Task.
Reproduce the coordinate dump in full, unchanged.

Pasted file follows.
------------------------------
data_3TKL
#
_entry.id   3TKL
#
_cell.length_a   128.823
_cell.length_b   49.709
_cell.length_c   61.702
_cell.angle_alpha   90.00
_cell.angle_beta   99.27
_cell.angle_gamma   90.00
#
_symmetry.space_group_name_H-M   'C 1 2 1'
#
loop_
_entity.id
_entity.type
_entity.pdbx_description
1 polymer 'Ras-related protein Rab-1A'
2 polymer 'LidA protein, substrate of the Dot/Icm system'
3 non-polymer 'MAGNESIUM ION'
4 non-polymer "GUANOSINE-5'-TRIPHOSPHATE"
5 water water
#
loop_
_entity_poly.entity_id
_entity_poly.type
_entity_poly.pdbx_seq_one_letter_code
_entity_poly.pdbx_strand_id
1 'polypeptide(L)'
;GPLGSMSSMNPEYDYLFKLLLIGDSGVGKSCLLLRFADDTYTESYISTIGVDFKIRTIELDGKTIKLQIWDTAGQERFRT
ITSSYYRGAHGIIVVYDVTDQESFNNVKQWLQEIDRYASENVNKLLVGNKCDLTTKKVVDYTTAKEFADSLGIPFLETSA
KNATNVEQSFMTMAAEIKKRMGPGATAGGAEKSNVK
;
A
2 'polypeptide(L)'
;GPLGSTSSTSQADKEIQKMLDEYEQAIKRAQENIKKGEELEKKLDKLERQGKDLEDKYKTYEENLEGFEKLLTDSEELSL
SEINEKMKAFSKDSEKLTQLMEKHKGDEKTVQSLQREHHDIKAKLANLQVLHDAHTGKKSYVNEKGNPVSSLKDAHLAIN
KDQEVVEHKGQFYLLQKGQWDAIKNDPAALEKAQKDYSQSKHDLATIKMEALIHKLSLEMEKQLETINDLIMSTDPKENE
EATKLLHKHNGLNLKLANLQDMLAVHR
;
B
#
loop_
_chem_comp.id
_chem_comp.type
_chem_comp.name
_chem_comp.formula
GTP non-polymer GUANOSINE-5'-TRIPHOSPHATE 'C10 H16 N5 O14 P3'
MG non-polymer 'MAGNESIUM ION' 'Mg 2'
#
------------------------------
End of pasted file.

data_3TKL
#
_entry.id   3TKL
#
_cell.length_a   128.823
_cell.length_b   49.709
_cell.length_c   61.702
_cell.angle_alpha   90.00
_cell.angle_beta   99.27
_cell.angle_gamma   90.00
#
_symmetry.space_group_name_H-M   'C 1 2 1'
#
loop_
_entity.id
_entity.type
_entity.pdbx_description
1 polymer 'Ras-related protein Rab-1A'
2 polymer 'LidA protein, substrate of the Dot/Icm system'
3 non-polymer 'MAGNESIUM ION'
4 non-polymer "GUANOSINE-5'-TRIPHOSPHATE"
5 water water
#
loop_
_entity_poly.entity_id
_entity_poly.type
_entity_poly.pdbx_seq_one_letter_code
_entity_poly.pdbx_strand_id
1 'polypeptide(L)'
;GPLGSMSSMNPEYDYLFKLLLIGDSGVGKSCLLLRFADDTYTESYISTIGVDFKIRTIELDGKTIKLQIWDTAGQERFRT
ITSSYYRGAHGIIVVYDVTDQESFNNVKQWLQEIDRYASENVNKLLVGNKCDLTTKKVVDYTTAKEFADSLGIPFLETSA
KNATNVEQSFMTMAAEIKKRMGPGATAGGAEKSNVK
;
A
2 'polypeptide(L)'
;GPLGSTSSTSQADKEIQKMLDEYEQAIKRAQENIKKGEELEKKLDKLERQGKDLEDKYKTYEENLEGFEKLLTDSEELSL
SEINEKMKAFSKDSEKLTQLMEKHKGDEKTVQSLQREHHDIKAKLANLQVLHDAHTGKKSYVNEKGNPVSSLKDAHLAIN
KDQEVVEHKGQFYLLQKGQWDAIKNDPAALEKAQKDYSQSKHDLATIKMEALIHKLSLEMEKQLETINDLIMSTDPKENE
EATKLLHKHNGLNLKLANLQDMLAVHR
;
B
#
loop_
_chem_comp.id
_chem_comp.type
_chem_comp.name
_chem_comp.formula
GTP non-polymer GUANOSINE-5'-TRIPHOSPHATE 'C10 H16 N5 O14 P3'
MG non-polymer 'MAGNESIUM ION' 'Mg 2'
#